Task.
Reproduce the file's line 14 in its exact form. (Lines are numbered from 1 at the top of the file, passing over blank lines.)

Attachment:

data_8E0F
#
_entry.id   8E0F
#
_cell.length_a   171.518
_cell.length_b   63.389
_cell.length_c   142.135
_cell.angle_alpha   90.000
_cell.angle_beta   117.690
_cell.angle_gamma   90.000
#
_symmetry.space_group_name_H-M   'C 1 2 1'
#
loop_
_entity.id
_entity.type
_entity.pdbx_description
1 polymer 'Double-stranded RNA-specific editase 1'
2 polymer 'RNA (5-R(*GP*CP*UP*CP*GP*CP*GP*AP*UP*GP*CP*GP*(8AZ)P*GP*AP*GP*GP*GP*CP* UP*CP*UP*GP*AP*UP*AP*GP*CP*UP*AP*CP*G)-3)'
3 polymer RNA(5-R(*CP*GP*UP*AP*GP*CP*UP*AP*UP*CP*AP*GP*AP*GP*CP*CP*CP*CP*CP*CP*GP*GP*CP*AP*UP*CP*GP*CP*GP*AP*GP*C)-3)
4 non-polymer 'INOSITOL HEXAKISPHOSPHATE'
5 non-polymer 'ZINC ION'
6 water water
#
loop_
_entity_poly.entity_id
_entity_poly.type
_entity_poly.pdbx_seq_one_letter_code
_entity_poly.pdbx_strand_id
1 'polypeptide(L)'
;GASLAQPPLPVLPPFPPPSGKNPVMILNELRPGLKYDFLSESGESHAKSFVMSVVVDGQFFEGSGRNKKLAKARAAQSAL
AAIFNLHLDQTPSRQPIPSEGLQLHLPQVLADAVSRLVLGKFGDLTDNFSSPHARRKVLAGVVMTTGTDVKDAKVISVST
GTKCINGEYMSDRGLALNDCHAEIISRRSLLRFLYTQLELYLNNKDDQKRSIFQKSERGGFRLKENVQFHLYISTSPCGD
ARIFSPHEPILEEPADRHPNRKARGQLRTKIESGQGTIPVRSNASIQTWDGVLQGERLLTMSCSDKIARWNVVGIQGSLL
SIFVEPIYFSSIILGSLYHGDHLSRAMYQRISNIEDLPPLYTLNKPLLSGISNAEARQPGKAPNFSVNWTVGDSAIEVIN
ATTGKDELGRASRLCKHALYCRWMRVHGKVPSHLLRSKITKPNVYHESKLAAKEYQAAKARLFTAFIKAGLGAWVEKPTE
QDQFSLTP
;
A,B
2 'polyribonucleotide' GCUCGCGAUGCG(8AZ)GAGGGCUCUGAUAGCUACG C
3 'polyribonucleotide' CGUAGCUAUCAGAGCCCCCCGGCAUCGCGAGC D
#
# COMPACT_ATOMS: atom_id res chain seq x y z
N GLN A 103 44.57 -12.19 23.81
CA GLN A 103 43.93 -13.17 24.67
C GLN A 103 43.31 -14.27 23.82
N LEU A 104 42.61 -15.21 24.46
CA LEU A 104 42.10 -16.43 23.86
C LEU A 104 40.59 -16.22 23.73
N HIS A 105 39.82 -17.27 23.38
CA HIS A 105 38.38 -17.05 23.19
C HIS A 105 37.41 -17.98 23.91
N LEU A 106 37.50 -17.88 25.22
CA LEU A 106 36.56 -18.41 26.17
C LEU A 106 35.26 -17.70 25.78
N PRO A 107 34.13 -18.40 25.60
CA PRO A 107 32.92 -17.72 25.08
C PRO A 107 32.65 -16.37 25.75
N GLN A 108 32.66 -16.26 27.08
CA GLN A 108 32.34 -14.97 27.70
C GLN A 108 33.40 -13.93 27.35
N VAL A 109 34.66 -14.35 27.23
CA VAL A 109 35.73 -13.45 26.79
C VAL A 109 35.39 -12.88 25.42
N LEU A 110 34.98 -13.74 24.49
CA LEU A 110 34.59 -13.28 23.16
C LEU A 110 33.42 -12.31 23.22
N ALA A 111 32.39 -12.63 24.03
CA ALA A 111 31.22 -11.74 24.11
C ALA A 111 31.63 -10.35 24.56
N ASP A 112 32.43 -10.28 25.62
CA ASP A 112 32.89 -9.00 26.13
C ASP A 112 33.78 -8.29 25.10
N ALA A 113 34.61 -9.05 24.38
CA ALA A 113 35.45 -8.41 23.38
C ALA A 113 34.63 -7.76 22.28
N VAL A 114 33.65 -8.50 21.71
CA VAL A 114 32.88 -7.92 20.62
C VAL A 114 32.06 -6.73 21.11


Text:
loop_